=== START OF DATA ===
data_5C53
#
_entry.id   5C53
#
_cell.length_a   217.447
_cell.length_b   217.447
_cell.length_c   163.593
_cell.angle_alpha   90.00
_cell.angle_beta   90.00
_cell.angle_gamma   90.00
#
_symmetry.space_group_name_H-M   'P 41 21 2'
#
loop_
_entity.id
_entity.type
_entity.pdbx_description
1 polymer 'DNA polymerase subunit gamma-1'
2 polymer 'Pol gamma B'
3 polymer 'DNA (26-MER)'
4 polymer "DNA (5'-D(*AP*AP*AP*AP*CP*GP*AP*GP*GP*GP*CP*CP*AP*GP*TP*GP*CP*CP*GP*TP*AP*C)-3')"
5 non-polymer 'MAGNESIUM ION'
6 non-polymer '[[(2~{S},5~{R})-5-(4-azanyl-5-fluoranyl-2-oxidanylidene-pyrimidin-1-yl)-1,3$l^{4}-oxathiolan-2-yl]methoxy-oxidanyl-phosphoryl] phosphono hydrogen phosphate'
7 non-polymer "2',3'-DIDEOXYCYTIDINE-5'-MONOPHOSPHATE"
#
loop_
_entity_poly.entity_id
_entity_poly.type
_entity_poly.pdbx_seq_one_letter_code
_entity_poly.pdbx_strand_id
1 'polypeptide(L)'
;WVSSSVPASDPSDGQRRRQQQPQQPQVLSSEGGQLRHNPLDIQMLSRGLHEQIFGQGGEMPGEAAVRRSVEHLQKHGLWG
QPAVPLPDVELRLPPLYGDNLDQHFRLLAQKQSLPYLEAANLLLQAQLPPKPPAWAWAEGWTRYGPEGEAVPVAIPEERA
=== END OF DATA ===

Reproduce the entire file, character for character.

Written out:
data_5C53
#
_entry.id   5C53
#
_cell.length_a   217.447
_cell.length_b   217.447
_cell.length_c   163.593
_cell.angle_alpha   90.00
_cell.angle_beta   90.00
_cell.angle_gamma   90.00
#
_symmetry.space_group_name_H-M   'P 41 21 2'
#
loop_
_entity.id
_entity.type
_entity.pdbx_description
1 polymer 'DNA polymerase subunit gamma-1'
2 polymer 'Pol gamma B'
3 polymer 'DNA (26-MER)'
4 polymer "DNA (5'-D(*AP*AP*AP*AP*CP*GP*AP*GP*GP*GP*CP*CP*AP*GP*TP*GP*CP*CP*GP*TP*AP*C)-3')"
5 non-polymer 'MAGNESIUM ION'
6 non-polymer '[[(2~{S},5~{R})-5-(4-azanyl-5-fluoranyl-2-oxidanylidene-pyrimidin-1-yl)-1,3$l^{4}-oxathiolan-2-yl]methoxy-oxidanyl-phosphoryl] phosphono hydrogen phosphate'
7 non-polymer "2',3'-DIDEOXYCYTIDINE-5'-MONOPHOSPHATE"
#
loop_
_entity_poly.entity_id
_entity_poly.type
_entity_poly.pdbx_seq_one_letter_code
_entity_poly.pdbx_strand_id
1 'polypeptide(L)'
;WVSSSVPASDPSDGQRRRQQQPQQPQVLSSEGGQLRHNPLDIQMLSRGLHEQIFGQGGEMPGEAAVRRSVEHLQKHGLWG
QPAVPLPDVELRLPPLYGDNLDQHFRLLAQKQSLPYLEAANLLLQAQLPPKPPAWAWAEGWTRYGPEGEAVPVAIPEERA